Tutorial: Intro to Tilesets

A tileset is a series of small images (tiles) that can be re-arranged, stacked, and adjusted to make a really big world with only a few images. We want to do this because images tend to increase file size and if you had a choice, would you rather paint 10tiles that are 64×64? Or draw a totally unique background at 8192×8192.
¬†Also in the case of iPhones or GBAs, you are going to want to use 1 really big image (a 512×512 made up of small tiles) instead of many tiny files. More on that later.
*note* in this tut, I am only going to be going over the technical part of making tiles, but these are not artistically sound. You will have to deliver texture, shadowing, and contour all by yourself.
So in order to make a tile, first we set our tile size. You want to make your tile size in binary since most tools are going to want a square of some sort. In this case 64×64 but you can use 8×8, 32×32, etc…
So now we have our tile size. Lets create a brick type tile.
¬†Then stack several of them together so they are “tiled”.
Notice how our horizontal line flows together but our vertical line is broken up and doesn’t meet with the others? This is usually undesirable because we want all the tiles to run together seamlessly. So lets fix that with a tile that is going to meet at the edges and look OK.
The tileThe stack
See how much better that is? All the lines run together and you probably could draw those in for ever. Let’s put a cat infront of that wall so that we have a character reference. I am also going to add in a floor to force perspective so that our cat can sit on something.
Ok so now we can make floors, walls, etc… but it kinda looks weird not to have any shadowing in our scene. Because without it everything looks, well, flat. so we are going to create some shadows. To do this, we need two things. Transparency in the file, and “layers”.
Transparency: So now we need to talk about filetype. The file format you are used to is probably .JPG unfortunately .JPG doesn’t allow for transparency. So when we save out our file, we are going to use .PNG files. When you export or “save as” an image there is an option to save PNGs with or without transparency in most photo editing software like Photoshop.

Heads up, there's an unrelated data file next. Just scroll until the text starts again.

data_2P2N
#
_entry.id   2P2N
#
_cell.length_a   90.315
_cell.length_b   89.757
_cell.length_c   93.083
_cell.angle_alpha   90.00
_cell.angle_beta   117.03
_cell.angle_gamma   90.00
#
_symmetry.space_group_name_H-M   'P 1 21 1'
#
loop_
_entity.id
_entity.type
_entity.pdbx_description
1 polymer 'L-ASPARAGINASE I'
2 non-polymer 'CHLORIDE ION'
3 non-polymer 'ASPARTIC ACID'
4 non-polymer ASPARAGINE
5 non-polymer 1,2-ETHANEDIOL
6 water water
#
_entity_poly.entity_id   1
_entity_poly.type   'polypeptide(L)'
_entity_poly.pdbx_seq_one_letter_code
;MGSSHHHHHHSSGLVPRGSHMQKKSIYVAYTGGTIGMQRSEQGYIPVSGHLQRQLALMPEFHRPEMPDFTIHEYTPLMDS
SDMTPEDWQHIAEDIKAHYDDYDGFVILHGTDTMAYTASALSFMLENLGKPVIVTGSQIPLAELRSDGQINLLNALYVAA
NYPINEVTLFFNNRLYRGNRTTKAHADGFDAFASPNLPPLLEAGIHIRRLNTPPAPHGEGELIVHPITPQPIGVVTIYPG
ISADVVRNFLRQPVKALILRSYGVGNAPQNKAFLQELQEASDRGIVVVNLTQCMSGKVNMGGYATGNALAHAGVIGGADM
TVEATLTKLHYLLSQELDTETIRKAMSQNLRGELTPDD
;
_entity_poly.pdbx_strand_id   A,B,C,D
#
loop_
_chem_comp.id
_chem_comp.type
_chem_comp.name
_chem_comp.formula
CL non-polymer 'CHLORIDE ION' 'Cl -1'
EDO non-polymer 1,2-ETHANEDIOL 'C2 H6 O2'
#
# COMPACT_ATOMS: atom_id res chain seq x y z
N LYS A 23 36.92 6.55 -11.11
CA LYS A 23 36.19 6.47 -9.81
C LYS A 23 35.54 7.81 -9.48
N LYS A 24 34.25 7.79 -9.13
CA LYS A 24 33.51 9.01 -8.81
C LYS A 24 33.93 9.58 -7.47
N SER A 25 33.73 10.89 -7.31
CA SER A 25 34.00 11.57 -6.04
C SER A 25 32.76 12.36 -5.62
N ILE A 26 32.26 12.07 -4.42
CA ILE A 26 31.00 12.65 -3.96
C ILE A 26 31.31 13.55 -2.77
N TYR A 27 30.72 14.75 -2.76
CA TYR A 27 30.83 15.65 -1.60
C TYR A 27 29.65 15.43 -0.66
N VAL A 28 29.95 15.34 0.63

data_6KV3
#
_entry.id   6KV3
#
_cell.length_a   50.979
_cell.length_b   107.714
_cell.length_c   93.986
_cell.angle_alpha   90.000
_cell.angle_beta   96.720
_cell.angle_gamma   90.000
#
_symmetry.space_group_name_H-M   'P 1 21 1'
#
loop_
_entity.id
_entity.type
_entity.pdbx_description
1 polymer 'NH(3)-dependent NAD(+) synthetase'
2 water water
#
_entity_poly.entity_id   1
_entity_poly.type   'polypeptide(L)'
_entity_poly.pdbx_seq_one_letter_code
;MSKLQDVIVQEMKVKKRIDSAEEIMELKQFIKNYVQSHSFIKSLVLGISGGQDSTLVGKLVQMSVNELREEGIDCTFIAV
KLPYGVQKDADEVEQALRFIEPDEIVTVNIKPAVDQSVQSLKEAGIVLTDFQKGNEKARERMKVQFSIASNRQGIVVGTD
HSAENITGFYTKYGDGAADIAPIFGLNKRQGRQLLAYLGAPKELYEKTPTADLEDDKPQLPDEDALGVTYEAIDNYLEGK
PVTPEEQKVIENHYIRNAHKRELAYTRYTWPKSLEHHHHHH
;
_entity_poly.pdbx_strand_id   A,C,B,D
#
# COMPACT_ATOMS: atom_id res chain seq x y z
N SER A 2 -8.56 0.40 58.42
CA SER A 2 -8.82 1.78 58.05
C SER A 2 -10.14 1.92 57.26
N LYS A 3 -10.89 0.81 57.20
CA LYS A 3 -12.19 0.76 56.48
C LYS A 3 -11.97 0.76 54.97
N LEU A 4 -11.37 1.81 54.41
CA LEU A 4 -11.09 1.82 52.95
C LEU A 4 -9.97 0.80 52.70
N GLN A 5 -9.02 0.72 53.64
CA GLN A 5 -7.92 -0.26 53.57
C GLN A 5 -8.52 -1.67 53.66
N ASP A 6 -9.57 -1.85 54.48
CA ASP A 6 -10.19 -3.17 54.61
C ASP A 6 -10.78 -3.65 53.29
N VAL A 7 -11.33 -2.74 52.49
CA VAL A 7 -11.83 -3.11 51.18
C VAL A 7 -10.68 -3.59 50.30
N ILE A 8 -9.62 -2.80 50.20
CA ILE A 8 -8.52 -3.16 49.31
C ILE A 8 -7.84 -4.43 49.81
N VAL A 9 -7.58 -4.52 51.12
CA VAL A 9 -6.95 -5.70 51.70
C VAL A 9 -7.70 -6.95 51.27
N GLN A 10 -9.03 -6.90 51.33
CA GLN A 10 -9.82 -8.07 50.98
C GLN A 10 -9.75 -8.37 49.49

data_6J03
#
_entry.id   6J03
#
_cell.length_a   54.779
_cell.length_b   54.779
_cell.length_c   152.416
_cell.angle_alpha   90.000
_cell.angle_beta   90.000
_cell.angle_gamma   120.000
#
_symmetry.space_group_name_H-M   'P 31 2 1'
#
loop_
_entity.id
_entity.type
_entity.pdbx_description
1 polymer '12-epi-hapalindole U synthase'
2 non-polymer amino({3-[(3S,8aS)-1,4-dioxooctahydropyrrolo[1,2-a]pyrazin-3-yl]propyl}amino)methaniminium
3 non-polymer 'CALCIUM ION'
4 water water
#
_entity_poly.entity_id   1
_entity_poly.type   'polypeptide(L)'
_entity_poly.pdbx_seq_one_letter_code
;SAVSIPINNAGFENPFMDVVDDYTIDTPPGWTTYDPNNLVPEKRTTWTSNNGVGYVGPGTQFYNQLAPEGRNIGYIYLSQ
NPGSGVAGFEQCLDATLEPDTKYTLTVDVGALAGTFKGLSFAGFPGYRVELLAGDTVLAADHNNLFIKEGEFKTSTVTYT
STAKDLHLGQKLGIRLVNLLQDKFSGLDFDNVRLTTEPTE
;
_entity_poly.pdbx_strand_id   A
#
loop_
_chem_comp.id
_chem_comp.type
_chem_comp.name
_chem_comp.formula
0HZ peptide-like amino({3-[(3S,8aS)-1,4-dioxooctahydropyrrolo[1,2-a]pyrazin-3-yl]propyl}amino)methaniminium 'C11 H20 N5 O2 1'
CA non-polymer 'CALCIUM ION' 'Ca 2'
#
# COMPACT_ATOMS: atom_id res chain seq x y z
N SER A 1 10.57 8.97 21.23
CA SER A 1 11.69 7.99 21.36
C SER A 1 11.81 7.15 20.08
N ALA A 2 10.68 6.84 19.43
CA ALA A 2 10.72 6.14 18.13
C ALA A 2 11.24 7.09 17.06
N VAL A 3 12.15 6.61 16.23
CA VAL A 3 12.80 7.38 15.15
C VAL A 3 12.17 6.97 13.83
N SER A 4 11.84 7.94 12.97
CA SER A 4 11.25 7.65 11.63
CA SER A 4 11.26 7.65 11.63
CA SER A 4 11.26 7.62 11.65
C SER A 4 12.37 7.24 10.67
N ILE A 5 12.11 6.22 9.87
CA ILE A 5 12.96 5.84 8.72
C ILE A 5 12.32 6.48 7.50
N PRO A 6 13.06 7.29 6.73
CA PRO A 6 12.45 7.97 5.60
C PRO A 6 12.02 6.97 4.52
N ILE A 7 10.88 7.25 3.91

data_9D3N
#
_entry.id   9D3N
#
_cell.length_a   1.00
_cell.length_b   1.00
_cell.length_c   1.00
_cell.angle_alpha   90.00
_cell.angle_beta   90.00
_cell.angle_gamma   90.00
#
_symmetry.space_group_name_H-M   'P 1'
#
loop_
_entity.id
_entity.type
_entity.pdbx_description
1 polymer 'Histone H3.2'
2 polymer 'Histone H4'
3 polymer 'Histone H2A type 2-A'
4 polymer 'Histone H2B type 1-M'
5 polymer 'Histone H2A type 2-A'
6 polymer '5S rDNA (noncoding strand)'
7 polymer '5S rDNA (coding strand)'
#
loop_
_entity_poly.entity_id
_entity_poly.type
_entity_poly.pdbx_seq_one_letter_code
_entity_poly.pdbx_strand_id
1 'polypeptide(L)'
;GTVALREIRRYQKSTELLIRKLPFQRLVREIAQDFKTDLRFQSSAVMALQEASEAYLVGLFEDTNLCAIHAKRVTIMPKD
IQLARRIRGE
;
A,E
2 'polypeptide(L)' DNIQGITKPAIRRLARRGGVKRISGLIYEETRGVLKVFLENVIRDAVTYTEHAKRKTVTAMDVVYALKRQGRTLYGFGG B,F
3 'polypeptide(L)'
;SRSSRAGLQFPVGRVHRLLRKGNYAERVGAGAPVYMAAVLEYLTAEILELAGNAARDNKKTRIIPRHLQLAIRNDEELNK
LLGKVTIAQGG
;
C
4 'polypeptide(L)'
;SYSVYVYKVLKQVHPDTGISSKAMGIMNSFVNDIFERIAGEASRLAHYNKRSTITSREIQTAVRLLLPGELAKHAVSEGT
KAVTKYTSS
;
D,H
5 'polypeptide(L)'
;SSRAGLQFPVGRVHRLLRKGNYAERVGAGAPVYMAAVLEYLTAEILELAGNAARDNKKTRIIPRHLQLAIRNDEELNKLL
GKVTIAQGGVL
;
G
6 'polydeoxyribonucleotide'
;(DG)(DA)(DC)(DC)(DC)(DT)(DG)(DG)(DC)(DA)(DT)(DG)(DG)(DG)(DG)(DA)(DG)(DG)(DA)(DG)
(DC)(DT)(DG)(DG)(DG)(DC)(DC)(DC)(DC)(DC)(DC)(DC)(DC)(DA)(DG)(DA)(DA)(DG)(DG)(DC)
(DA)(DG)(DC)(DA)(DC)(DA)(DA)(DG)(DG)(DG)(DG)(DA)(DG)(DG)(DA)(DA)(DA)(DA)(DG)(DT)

Layers: Layers are typically in most tile editing systems now-days. They give an artist or designer the ability to put some things in-front of the player character, and some things behind. Think about it like working in photoshop, each layer can be positioned differently on the image.
So now, lets add some shadows to our scene and also add a decorative object to the back wall. For the shadow I am just using the gradient tool going from black to transparent. If this were in an engine, these tiles would be in a different layer but could be within the same tileset image.
Notice how the shield is really wide? That is because it takes up 2 tiles within the tile set, so when I place down the tile, it is the left hand side and the right hand side of the shield.
Finally, lets add a final “parallaxing” foreground. a parallax layer is typically a background or foreground layer that moves slower than the scrolling room. Obviously we aren’t moving in but you can look online for multiple examples of parallax. Since this is an interior room I am going to just do a foreground element.
OK! So this is starting to get pretty complex and interesting. Lets take a look at what the “tilesheet” looks like. If you recall from the beginning, we are programattically pulling a single image and replicating it multiple times. On most handheld devices, the best way to do this is to create a single image with lots of little tiles inside it. A Tilesheet! Lets look at what our scene tilesheet lookslike.
Our tileset is only half the size of our scene (I added red lines to show you where the 64×64 divisions are. And as you may have figured out, we can use these pieces over and over again in different combinations to create different scenes.
Hopefully now you have a clearer understanding on how to create a tileset.
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